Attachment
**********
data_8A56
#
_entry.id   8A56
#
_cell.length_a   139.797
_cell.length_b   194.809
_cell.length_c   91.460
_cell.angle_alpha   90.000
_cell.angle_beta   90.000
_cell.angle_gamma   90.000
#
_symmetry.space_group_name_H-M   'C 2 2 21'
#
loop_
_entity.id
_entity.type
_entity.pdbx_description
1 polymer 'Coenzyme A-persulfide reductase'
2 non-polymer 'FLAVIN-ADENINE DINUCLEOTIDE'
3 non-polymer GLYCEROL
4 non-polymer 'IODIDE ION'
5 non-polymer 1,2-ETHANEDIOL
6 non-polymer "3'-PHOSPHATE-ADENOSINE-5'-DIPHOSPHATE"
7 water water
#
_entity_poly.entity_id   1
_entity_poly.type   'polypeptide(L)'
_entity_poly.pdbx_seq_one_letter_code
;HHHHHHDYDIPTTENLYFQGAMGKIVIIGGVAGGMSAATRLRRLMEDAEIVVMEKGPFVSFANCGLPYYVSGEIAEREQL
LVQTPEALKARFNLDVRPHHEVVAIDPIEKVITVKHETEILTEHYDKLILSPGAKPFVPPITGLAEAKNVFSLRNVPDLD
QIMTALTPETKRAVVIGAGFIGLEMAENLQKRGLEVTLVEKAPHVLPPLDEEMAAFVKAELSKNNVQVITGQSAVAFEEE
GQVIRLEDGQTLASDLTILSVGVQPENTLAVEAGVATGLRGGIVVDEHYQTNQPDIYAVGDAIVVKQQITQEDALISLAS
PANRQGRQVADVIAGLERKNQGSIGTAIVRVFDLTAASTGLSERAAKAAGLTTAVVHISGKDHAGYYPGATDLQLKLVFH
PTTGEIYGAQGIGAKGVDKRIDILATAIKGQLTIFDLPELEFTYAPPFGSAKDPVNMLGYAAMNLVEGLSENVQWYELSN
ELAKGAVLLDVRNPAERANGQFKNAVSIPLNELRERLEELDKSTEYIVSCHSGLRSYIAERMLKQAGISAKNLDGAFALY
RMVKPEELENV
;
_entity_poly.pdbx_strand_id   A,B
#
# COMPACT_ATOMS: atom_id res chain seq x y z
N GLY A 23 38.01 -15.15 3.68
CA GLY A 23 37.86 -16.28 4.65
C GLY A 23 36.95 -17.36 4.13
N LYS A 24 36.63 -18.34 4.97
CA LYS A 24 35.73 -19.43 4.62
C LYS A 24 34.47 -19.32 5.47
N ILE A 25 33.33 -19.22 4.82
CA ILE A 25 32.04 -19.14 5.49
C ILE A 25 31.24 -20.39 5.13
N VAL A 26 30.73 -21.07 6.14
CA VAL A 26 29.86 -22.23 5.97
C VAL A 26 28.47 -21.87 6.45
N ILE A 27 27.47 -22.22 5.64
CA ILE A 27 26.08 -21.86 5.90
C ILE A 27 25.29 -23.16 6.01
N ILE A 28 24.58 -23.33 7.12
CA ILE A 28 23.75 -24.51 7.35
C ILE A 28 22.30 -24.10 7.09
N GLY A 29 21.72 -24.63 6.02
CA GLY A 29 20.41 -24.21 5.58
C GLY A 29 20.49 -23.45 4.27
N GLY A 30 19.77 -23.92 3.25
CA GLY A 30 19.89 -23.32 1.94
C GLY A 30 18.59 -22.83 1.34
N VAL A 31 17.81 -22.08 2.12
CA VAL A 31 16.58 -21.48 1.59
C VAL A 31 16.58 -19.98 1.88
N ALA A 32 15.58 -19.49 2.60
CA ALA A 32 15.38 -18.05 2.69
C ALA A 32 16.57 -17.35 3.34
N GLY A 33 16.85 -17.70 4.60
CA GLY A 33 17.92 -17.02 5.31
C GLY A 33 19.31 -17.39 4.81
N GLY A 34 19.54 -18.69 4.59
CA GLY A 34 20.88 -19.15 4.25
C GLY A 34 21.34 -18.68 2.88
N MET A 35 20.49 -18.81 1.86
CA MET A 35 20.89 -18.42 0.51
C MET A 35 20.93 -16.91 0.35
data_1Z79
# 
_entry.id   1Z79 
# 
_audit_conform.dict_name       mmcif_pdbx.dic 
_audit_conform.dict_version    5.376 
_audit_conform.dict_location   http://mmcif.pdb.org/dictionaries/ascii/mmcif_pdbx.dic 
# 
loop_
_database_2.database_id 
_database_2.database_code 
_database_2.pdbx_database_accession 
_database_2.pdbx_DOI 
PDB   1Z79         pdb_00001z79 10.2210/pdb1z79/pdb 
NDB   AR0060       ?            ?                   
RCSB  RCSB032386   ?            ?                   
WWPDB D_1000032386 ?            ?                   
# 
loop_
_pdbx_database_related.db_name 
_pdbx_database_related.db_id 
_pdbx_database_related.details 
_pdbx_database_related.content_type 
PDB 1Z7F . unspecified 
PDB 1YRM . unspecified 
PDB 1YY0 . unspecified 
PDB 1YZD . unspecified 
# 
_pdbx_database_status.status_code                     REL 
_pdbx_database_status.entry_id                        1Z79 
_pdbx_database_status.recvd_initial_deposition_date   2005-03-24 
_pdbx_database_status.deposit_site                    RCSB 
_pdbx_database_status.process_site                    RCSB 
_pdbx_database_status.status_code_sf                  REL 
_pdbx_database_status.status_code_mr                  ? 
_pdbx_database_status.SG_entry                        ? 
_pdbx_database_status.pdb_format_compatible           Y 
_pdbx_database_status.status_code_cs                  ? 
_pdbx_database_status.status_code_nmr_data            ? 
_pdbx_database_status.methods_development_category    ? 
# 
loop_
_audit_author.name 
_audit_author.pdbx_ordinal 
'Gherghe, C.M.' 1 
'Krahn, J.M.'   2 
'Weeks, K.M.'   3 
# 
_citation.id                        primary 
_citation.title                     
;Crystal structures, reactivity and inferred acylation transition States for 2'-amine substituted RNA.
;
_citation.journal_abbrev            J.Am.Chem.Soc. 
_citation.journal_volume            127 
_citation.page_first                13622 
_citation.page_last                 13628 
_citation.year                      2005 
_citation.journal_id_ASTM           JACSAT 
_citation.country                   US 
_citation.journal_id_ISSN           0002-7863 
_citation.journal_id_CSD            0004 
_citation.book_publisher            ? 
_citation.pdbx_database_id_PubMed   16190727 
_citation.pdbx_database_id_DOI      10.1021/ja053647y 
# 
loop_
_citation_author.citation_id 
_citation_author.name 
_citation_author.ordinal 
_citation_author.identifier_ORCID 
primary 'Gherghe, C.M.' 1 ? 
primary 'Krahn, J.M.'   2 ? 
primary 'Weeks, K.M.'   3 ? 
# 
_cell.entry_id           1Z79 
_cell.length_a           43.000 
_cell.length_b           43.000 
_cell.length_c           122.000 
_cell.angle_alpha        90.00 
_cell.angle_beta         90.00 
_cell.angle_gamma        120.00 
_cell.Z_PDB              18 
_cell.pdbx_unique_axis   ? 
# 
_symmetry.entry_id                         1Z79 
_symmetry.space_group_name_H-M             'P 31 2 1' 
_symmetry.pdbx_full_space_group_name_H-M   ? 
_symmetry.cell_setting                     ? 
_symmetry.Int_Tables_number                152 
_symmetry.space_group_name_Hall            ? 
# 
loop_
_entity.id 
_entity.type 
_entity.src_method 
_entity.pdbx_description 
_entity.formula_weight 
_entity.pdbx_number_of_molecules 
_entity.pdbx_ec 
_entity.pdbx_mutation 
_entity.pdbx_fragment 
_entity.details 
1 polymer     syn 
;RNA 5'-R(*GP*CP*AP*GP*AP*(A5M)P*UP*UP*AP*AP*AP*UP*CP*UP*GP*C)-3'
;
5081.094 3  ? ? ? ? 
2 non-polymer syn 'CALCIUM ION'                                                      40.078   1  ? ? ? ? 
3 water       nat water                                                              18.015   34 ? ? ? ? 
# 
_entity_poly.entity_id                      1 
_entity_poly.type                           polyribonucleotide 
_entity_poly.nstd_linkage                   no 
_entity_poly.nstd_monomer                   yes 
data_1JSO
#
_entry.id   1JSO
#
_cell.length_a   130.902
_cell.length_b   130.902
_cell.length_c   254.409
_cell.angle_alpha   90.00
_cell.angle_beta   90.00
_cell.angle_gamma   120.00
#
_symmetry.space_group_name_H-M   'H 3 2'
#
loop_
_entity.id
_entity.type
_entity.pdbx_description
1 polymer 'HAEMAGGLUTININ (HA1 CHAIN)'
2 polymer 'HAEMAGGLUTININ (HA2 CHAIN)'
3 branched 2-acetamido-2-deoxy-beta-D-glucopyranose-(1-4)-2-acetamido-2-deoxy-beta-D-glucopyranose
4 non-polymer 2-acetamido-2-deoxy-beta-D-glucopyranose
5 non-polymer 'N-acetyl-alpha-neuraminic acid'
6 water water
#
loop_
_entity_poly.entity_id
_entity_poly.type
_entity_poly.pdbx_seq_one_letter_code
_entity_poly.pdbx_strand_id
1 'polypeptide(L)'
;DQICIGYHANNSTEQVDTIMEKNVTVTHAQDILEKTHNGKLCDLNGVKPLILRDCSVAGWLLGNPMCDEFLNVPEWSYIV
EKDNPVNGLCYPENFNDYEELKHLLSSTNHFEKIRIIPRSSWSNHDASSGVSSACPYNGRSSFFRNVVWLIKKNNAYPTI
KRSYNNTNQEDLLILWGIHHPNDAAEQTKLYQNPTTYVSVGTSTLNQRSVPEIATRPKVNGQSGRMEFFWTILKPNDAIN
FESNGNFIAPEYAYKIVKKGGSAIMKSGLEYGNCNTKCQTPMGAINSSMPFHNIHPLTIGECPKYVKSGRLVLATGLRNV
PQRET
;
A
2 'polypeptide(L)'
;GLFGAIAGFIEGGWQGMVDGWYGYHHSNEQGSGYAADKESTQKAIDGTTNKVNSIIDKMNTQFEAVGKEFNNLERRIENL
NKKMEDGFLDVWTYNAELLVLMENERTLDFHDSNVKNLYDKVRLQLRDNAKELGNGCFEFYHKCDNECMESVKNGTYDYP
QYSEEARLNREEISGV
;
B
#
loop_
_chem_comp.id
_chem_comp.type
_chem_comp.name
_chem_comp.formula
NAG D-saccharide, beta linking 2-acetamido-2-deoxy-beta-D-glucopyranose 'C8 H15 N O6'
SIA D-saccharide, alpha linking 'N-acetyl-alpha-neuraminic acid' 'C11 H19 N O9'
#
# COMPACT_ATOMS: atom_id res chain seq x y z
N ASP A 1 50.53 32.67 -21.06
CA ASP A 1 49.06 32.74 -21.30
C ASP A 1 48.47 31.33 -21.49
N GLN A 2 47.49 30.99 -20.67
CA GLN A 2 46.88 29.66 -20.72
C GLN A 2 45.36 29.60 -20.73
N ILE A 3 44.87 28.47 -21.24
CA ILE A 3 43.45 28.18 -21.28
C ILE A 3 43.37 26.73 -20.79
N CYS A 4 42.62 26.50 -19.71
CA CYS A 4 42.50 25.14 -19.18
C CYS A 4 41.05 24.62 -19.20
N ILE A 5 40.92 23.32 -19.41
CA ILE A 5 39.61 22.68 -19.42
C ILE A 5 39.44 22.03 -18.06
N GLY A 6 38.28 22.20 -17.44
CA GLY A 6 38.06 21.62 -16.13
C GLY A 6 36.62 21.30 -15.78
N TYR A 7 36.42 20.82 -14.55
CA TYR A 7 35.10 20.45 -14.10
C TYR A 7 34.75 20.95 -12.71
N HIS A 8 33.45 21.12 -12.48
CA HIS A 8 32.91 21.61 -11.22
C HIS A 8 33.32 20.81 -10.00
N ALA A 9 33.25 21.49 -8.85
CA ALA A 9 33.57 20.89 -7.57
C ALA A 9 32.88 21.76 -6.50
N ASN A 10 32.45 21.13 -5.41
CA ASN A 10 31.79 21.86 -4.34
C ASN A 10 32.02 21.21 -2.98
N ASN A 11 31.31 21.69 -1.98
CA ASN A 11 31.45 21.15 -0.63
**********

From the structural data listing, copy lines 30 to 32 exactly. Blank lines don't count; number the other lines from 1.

LVQTPEALKARFNLDVRPHHEVVAIDPIEKVITVKHETEILTEHYDKLILSPGAKPFVPPITGLAEAKNVFSLRNVPDLD
QIMTALTPETKRAVVIGAGFIGLEMAENLQKRGLEVTLVEKAPHVLPPLDEEMAAFVKAELSKNNVQVITGQSAVAFEEE
GQVIRLEDGQTLASDLTILSVGVQPENTLAVEAGVATGLRGGIVVDEHYQTNQPDIYAVGDAIVVKQQITQEDALISLAS